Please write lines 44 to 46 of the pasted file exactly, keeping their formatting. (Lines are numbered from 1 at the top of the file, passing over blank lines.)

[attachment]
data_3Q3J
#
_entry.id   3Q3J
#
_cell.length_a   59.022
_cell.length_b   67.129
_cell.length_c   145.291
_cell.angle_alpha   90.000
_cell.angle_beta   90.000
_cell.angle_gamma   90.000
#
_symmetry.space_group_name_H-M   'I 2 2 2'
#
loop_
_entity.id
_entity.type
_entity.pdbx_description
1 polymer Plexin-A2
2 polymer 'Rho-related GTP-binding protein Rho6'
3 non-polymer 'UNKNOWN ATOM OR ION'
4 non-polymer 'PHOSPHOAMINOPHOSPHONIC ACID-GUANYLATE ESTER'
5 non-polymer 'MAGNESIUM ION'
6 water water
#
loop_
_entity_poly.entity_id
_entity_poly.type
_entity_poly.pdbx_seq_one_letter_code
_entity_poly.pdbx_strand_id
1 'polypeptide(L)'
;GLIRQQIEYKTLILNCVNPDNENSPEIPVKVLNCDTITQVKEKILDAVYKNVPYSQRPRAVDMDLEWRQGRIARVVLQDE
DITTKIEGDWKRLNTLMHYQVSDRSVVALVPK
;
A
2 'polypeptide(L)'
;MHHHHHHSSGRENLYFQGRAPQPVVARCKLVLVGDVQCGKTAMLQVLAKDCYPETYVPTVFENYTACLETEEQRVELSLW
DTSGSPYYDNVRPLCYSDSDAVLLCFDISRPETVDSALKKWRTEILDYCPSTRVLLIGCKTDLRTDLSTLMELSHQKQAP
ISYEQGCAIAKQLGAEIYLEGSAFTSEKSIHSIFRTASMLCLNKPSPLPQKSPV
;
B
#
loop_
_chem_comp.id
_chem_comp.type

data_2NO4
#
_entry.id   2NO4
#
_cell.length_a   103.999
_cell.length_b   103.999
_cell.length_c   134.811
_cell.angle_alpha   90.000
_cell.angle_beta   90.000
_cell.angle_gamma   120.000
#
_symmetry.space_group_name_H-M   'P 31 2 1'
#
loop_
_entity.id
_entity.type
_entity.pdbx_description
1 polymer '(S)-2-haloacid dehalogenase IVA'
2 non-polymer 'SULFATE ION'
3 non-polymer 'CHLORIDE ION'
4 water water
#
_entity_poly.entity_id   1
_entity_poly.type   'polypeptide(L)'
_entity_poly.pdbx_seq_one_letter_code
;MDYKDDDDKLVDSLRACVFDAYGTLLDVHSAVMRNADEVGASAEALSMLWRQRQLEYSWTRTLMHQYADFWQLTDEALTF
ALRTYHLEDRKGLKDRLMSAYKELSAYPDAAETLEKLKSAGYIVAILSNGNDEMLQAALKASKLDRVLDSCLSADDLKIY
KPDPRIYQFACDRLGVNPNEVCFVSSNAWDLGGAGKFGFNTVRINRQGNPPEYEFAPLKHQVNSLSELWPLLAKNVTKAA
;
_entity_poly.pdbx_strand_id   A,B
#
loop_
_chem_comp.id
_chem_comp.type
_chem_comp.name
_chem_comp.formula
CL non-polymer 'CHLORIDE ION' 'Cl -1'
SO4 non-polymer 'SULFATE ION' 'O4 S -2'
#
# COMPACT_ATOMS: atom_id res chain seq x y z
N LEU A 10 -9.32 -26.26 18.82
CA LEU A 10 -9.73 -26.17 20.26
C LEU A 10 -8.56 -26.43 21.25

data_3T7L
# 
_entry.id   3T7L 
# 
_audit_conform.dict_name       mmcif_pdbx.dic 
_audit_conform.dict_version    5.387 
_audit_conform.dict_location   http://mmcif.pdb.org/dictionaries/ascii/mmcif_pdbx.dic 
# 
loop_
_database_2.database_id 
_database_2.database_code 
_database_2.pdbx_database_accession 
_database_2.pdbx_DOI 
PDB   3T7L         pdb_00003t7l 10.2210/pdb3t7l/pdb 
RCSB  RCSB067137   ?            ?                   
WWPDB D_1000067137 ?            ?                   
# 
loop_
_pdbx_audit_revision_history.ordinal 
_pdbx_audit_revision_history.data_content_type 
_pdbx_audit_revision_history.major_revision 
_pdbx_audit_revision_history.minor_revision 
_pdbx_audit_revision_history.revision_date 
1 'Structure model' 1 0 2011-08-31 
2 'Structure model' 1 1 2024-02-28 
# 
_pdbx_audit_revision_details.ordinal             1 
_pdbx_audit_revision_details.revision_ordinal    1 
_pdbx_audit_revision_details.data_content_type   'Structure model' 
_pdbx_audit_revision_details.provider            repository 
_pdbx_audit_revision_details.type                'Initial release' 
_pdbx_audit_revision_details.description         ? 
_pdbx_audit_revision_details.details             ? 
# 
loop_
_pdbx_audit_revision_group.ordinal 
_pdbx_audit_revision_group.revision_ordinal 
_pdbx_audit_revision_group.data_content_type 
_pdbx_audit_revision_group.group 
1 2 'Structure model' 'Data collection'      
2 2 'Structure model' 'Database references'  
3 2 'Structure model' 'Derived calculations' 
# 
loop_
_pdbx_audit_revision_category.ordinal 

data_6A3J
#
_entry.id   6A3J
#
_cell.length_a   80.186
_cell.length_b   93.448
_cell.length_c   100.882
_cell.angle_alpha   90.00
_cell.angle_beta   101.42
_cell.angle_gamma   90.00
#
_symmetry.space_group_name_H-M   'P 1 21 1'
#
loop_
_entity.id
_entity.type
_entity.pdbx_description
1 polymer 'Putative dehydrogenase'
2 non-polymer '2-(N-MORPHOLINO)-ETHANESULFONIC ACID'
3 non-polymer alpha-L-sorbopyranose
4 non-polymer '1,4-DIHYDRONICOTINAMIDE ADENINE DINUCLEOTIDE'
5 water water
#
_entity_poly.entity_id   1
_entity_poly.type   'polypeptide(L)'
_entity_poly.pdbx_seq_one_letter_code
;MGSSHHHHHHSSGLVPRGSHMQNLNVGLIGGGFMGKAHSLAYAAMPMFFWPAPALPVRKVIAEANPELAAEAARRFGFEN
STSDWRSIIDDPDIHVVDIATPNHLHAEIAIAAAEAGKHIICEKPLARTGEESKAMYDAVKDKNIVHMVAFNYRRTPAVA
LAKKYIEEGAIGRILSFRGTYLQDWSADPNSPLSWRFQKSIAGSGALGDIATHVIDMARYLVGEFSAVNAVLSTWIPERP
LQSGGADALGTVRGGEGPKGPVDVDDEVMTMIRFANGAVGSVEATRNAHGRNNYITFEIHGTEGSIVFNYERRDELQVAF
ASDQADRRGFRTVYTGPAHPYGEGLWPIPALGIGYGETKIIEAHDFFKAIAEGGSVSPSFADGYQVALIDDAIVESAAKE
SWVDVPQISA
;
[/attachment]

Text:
_chem_comp.type

data_2NO4
#